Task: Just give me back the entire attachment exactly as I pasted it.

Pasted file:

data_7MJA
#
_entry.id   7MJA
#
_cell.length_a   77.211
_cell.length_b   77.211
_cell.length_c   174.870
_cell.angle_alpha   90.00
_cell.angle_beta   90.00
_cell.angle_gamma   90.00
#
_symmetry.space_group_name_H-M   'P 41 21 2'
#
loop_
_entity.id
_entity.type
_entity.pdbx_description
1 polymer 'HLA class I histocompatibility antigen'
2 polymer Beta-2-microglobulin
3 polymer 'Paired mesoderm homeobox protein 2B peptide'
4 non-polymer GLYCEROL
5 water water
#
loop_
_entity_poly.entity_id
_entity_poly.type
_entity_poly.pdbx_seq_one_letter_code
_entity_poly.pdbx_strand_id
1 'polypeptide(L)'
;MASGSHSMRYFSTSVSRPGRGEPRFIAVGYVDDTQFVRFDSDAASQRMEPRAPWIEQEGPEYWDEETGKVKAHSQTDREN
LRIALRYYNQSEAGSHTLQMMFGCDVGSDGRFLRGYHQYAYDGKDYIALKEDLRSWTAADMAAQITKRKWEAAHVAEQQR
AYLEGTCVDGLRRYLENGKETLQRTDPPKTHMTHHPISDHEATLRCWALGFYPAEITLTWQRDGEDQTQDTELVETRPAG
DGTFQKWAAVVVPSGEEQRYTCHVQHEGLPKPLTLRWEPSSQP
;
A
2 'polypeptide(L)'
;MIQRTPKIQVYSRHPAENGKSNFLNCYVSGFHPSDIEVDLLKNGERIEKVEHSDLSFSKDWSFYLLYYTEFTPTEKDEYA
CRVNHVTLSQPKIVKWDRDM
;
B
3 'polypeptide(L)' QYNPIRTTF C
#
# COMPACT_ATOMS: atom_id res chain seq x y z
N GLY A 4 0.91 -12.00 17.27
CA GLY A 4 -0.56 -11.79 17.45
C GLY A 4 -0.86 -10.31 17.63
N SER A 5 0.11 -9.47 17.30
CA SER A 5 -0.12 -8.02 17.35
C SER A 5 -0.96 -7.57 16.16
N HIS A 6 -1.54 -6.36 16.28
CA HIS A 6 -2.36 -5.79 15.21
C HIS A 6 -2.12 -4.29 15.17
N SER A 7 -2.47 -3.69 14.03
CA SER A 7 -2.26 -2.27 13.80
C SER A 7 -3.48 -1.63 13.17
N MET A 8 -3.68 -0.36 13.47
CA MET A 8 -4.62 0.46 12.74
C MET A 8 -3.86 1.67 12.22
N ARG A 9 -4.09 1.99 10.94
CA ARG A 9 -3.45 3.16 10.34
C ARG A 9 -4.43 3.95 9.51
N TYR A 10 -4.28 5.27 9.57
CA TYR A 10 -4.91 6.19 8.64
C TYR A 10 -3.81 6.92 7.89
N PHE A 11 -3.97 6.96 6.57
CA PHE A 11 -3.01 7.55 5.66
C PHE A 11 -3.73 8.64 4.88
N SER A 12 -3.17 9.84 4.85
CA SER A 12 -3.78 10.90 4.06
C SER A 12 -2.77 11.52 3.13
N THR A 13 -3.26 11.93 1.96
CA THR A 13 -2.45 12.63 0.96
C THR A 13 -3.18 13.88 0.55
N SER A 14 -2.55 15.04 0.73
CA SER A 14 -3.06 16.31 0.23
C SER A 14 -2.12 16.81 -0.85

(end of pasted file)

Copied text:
data_7MJA
#
_entry.id   7MJA
#
_cell.length_a   77.211
_cell.length_b   77.211
_cell.length_c   174.870
_cell.angle_alpha   90.00
_cell.angle_beta   90.00
_cell.angle_gamma   90.00
#
_symmetry.space_group_name_H-M   'P 41 21 2'
#
loop_
_entity.id
_entity.type
_entity.pdbx_description
1 polymer 'HLA class I histocompatibility antigen'
2 polymer Beta-2-microglobulin
3 polymer 'Paired mesoderm homeobox protein 2B peptide'
4 non-polymer GLYCEROL
5 water water
#
loop_
_entity_poly.entity_id
_entity_poly.type
_entity_poly.pdbx_seq_one_letter_code
_entity_poly.pdbx_strand_id
1 'polypeptide(L)'
;MASGSHSMRYFSTSVSRPGRGEPRFIAVGYVDDTQFVRFDSDAASQRMEPRAPWIEQEGPEYWDEETGKVKAHSQTDREN
LRIALRYYNQSEAGSHTLQMMFGCDVGSDGRFLRGYHQYAYDGKDYIALKEDLRSWTAADMAAQITKRKWEAAHVAEQQR
AYLEGTCVDGLRRYLENGKETLQRTDPPKTHMTHHPISDHEATLRCWALGFYPAEITLTWQRDGEDQTQDTELVETRPAG
DGTFQKWAAVVVPSGEEQRYTCHVQHEGLPKPLTLRWEPSSQP
;
A
2 'polypeptide(L)'
;MIQRTPKIQVYSRHPAENGKSNFLNCYVSGFHPSDIEVDLLKNGERIEKVEHSDLSFSKDWSFYLLYYTEFTPTEKDEYA
CRVNHVTLSQPKIVKWDRDM
;
B
3 'polypeptide(L)' QYNPIRTTF C
#
# COMPACT_ATOMS: atom_id res chain seq x y z
N GLY A 4 0.91 -12.00 17.27
CA GLY A 4 -0.56 -11.79 17.45
C GLY A 4 -0.86 -10.31 17.63
N SER A 5 0.11 -9.47 17.30
CA SER A 5 -0.12 -8.02 17.35
C SER A 5 -0.96 -7.57 16.16
N HIS A 6 -1.54 -6.36 16.28
CA HIS A 6 -2.36 -5.79 15.21
C HIS A 6 -2.12 -4.29 15.17
N SER A 7 -2.47 -3.69 14.03
CA SER A 7 -2.26 -2.27 13.80
C SER A 7 -3.48 -1.63 13.17
N MET A 8 -3.68 -0.36 13.47
CA MET A 8 -4.62 0.46 12.74
C MET A 8 -3.86 1.67 12.22
N ARG A 9 -4.09 1.99 10.94
CA ARG A 9 -3.45 3.16 10.34
C ARG A 9 -4.43 3.95 9.51
N TYR A 10 -4.28 5.27 9.57
CA TYR A 10 -4.91 6.19 8.64
C TYR A 10 -3.81 6.92 7.89
N PHE A 11 -3.97 6.96 6.57
CA PHE A 11 -3.01 7.55 5.66
C PHE A 11 -3.73 8.64 4.88
N SER A 12 -3.17 9.84 4.85
CA SER A 12 -3.78 10.90 4.06
C SER A 12 -2.77 11.52 3.13
N THR A 13 -3.26 11.93 1.96
CA THR A 13 -2.45 12.63 0.96
C THR A 13 -3.18 13.88 0.55
N SER A 14 -2.55 15.04 0.73
CA SER A 14 -3.06 16.31 0.23
C SER A 14 -2.12 16.81 -0.85